- Something very interesting is about to happen: we’re going to find out whether Linden Lab will willingly comply with a subpoena for information about the real-life identity of a user. Kevin Alderman (aka ‘Stroker Serpentine’ in Second Life) is suing a John Doe (avatar ‘Volkov Catteneo’ in Second Life) for violating the copyright on Alderman’s popular Eros SexGen bed. Here’s a pdf of the complaint. Reuters covered this in a thorough piece that is worth your click if you’ve not read it already. Alderman is a fixture of the Second Life business community. His product is expensive (around $45 US), incredibly popular, and very press-friendly (it’s a piece of virtual furniture that contains sex animations for avatars). As such, this suit is likely to draw some mainstream press attention. Alderman’s attorney’s first move will be to subpoena documents that establish the real-life identity of alleged perpetrator ‘Volkov Catteneo’ from Linden Lab. ‘Catteneo’ claims to have no identifying information on file with Linden Lab (he actually told Reuters, “I’m not some kind of noob,” a comment which I see projected on a great big screen while he’s testifying if this ever goes to trial). “Noob” or not, I bet you a bag of Lindens that he’s got a traceable IP address or two, a PayPal account, and who knows what else Linden Lab keeps hidden in the darker corners of its servers. (And really, don’t you want to find out?) It will be interesting to see what happens when the subpoena hits, to say the least.
- A handful of reports are floating around that Coca Cola is “releasing” its trademark in Second Life. Trust me on this one: it really isn’t. It might be choosing not to enforce the mark in certain contexts, but it’s not “releasing” (the legal term would be “abandoning”) the trademark in Second Life or anywhere else. It can’t “release” it without abandoning it actually, because trademark law is considered a matter of consumer protection in the U.S. One of the ramifications of that is that transferring a trademark requires transfer of the underlying product — which Coca Cola is pretty clearly not doing. In reality, what Coca Cola appears to be trying to do here is issue a free license to the trademark to allow it to be used in Second Life in a limited context. That it can do, but it has to monitor the quality of the goods being produced or it risks an abandonment argument. As a result, a trademark license usually includes provisions dealing with quality control, inspection, and monitoring. The best clarification I’ve seen so far is here (at the reBang weblog) which basically says that Coca Cola is going to exert some control over who makes what with the Coke logo on it in Second Life. While there’s undoubtedly been a breakdown in communication somewhere, it is good to see a big brand talk about working with potential infringers — arguably the smartest approach.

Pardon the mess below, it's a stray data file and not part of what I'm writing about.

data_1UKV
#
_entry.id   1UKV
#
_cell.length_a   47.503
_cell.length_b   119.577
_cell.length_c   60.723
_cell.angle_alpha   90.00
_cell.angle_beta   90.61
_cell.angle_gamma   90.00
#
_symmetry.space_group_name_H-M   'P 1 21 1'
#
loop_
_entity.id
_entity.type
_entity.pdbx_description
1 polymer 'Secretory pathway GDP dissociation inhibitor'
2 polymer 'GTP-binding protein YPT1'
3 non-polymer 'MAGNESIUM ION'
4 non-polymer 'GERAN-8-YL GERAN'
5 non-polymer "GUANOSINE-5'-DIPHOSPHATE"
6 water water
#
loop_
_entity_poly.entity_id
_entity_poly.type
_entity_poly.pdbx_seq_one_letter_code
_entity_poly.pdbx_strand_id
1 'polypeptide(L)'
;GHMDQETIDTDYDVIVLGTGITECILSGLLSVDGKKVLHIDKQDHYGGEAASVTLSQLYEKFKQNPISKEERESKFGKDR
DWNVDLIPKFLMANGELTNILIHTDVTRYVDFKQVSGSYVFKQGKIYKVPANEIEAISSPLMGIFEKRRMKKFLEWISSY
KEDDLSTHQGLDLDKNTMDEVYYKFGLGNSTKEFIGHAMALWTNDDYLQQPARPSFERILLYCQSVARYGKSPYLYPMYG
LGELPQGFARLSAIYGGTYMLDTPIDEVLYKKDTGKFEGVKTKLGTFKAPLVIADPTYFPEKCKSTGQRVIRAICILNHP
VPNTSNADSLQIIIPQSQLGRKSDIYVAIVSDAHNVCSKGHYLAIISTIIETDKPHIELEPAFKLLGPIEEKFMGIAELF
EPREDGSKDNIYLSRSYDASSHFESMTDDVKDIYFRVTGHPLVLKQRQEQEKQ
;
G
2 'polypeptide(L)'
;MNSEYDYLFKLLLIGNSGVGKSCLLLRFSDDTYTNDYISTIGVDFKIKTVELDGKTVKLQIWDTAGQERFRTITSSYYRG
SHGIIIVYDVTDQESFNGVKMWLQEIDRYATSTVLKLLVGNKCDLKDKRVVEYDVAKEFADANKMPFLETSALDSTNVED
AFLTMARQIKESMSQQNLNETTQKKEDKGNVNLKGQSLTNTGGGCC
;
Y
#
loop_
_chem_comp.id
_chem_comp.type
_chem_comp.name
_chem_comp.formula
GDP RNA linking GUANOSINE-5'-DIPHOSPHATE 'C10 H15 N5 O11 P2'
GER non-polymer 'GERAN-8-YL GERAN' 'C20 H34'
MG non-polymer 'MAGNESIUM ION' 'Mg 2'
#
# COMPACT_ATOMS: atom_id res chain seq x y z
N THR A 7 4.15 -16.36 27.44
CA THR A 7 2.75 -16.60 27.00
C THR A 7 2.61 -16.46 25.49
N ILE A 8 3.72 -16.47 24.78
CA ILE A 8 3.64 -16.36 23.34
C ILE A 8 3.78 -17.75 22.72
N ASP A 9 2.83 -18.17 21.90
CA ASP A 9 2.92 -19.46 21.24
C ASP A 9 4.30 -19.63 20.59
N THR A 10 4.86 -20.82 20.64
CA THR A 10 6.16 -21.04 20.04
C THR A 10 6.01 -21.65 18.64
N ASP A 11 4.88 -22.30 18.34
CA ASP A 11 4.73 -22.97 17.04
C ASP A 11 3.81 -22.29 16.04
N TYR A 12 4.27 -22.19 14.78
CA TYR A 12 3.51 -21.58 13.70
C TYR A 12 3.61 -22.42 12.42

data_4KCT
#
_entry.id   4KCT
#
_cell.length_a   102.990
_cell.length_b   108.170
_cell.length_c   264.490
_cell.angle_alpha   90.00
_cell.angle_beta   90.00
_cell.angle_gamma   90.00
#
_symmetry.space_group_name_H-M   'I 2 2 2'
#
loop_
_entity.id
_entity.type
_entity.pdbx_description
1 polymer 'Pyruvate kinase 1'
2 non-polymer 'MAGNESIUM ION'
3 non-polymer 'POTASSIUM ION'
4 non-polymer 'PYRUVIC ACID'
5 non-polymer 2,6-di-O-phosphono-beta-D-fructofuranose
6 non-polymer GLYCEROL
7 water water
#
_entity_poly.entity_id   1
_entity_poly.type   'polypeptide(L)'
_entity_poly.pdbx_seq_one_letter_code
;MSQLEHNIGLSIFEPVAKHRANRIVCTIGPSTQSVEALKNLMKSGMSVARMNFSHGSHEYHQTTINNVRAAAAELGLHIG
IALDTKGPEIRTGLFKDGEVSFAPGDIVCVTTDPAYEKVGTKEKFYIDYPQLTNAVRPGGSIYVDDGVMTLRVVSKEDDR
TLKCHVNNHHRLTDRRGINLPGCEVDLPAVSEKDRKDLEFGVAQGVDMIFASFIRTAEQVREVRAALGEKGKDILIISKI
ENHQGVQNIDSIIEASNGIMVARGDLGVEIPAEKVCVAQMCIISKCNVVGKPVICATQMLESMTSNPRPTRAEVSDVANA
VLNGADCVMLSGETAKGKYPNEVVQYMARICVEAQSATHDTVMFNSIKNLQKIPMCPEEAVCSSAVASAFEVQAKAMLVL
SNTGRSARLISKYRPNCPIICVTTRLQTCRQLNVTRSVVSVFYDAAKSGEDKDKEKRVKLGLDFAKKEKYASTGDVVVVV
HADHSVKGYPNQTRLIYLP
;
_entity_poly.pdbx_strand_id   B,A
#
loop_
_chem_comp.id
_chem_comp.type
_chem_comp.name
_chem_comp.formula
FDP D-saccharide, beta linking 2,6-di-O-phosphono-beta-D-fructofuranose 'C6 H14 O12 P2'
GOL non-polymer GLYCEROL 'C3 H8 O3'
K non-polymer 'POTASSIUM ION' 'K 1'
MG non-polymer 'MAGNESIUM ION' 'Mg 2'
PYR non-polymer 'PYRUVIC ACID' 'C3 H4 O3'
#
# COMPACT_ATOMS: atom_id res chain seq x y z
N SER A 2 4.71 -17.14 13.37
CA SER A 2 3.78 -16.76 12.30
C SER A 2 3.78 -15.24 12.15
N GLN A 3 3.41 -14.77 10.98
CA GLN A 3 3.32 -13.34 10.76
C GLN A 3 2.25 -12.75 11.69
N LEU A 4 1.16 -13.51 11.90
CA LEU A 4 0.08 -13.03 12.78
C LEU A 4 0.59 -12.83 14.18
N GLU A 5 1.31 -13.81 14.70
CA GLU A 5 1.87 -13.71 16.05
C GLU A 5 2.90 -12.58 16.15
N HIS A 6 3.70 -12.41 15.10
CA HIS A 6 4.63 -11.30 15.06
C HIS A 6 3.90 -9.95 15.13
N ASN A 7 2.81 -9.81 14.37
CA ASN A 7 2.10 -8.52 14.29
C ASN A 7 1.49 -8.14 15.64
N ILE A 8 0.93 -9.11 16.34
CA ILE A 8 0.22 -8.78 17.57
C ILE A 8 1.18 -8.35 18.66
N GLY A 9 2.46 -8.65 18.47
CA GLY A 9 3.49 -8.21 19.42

Related Posts on Virtually Blind
- Eros Copyright Lawsuit Update: PayPal to Identify “Some Kind of N00b”: "As VB predicted two weeks ago, Reuters is now reporting that the ..." (4 comments)
- Linden Lab Produces Documents Responsive to Eros’ Subpoena in SexGen Intellectual Property Suit: "Second Life creator Linden Lab is complying with Eros LLC's subpoena..." (10 comments)
- Portuguese Ministry of Justice to Open Alternative Dispute Resolution Facility in Second Life: "Second Life commentator 'Gwyneth Llewelyn' has a press release up,..." (6 comments)
8 Responses to “Update: Answer in Bragg Case; Victory in France; Casino Ad Policy (De)clarification; Sex Toy Copyright Suit; and Coca Cola’s Trademark in Second Life”
Leave a Reply
Notes on Comments: Your first comment must be manually approved, but after it is you'll be able to post freely with the same name and email. You can use some HTML (<a> <b> <i> <blockquote> etc.) but know that VB's spam blocker holds posts with five or more <a> links. VB supports gravatars. Got a gravatar? Use the associated email and it'll show with your comment. Need one? Set it up for free here.